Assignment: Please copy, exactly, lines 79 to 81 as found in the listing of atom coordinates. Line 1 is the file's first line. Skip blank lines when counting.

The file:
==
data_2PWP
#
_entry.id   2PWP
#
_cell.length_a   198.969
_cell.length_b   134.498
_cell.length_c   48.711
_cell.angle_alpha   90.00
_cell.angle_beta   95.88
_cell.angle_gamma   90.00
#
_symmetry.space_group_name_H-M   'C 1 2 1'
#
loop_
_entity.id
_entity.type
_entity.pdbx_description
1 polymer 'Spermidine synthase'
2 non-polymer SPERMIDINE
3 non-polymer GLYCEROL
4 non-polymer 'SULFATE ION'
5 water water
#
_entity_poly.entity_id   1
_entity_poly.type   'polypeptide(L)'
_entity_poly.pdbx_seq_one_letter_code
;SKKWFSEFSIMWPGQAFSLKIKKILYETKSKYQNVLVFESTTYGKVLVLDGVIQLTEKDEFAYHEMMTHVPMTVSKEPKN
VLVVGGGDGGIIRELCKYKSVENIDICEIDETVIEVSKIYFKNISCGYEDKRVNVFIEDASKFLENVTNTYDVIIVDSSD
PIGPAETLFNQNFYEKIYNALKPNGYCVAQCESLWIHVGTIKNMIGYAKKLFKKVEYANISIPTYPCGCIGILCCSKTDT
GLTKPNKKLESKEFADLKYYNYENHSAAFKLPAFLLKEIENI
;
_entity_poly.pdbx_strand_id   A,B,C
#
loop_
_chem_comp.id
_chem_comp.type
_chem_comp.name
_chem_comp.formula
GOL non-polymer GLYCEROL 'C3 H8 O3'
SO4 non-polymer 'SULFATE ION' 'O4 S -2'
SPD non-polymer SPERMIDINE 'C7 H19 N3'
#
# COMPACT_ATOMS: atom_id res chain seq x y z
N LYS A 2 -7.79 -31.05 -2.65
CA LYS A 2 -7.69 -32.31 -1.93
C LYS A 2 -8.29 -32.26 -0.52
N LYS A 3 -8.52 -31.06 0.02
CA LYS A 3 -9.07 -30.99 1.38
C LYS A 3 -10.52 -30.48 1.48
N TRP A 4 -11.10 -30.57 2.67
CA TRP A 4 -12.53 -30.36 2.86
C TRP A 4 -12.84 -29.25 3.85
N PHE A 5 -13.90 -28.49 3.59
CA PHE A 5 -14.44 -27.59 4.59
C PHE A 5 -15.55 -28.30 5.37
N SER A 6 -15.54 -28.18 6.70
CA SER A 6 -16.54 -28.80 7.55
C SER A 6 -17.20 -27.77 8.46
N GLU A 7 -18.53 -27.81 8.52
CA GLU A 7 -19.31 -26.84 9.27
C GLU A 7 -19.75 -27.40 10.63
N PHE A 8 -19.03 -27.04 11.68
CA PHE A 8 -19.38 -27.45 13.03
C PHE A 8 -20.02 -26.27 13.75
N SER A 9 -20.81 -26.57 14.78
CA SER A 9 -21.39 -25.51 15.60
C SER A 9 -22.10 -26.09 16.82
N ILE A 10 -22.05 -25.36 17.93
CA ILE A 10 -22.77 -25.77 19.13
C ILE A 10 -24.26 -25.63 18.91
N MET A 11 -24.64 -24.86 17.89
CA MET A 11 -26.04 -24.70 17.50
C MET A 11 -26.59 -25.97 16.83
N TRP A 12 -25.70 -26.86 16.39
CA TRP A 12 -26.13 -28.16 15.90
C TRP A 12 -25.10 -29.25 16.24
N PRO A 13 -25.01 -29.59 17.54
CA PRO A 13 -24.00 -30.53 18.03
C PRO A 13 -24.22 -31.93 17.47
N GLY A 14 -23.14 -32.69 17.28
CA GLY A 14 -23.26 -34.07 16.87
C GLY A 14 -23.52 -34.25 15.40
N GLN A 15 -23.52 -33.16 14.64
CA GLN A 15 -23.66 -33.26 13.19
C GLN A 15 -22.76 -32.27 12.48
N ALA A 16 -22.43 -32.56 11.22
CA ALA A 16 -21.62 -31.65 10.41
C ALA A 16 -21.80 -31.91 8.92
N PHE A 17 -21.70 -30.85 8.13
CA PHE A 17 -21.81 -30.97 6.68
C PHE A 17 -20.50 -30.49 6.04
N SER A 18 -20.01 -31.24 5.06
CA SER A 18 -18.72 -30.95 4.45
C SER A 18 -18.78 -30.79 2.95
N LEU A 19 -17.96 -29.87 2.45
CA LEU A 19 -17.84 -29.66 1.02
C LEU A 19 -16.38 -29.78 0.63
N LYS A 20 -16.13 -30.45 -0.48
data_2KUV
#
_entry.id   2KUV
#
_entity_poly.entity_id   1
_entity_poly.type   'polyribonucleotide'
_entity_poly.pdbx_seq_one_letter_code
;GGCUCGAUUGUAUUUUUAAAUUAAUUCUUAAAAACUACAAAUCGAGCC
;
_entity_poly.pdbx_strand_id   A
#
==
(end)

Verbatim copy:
C PRO A 13 -24.22 -31.93 17.47
N GLY A 14 -23.14 -32.69 17.28
CA GLY A 14 -23.26 -34.07 16.87